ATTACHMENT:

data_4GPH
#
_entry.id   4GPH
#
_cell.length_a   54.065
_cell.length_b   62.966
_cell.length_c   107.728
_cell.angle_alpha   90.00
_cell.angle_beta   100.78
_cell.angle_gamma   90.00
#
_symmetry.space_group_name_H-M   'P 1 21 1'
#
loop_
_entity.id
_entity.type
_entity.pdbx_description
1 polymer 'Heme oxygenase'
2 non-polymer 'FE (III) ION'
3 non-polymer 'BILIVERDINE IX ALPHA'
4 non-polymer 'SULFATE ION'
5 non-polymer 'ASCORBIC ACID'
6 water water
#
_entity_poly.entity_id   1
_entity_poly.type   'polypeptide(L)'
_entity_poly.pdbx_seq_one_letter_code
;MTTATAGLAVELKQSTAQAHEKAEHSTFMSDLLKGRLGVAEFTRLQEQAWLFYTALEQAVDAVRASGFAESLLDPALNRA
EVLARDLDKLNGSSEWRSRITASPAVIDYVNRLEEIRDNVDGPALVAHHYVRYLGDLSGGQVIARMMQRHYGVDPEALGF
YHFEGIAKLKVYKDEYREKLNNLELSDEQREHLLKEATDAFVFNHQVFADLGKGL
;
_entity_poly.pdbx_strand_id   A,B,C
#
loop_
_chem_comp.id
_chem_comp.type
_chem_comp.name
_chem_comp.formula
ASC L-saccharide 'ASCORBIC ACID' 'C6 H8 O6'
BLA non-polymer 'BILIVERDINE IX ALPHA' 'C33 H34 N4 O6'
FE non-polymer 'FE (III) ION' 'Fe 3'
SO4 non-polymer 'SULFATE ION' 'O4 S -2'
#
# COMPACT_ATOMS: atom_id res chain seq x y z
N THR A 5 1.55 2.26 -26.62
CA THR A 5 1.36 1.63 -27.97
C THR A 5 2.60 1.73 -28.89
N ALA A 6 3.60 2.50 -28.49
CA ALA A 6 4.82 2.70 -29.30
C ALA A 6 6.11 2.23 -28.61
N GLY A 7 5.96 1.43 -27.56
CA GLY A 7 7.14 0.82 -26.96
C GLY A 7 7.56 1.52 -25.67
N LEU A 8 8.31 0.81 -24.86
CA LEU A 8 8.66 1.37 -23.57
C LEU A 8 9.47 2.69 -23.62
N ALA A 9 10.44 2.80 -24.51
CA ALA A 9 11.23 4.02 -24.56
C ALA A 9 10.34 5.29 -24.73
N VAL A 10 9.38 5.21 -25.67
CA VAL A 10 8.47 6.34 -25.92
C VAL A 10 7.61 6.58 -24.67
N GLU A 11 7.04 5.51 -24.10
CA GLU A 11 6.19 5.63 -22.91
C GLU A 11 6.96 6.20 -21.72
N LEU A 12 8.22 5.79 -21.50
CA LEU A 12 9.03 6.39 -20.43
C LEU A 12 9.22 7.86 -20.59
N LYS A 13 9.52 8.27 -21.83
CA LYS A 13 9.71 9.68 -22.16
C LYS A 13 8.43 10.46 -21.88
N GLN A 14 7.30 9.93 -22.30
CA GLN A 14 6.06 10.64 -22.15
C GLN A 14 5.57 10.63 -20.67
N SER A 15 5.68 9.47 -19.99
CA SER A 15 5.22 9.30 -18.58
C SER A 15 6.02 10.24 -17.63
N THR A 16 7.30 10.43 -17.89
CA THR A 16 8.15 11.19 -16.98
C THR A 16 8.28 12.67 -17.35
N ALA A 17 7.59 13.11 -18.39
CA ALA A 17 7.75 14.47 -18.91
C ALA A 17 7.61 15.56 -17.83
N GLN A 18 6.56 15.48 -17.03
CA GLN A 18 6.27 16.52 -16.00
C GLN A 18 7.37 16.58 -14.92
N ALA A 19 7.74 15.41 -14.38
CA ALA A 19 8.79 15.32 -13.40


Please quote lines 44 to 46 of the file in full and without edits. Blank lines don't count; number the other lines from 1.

# COMPACT_ATOMS: atom_id res chain seq x y z
N THR A 5 1.55 2.26 -26.62
CA THR A 5 1.36 1.63 -27.97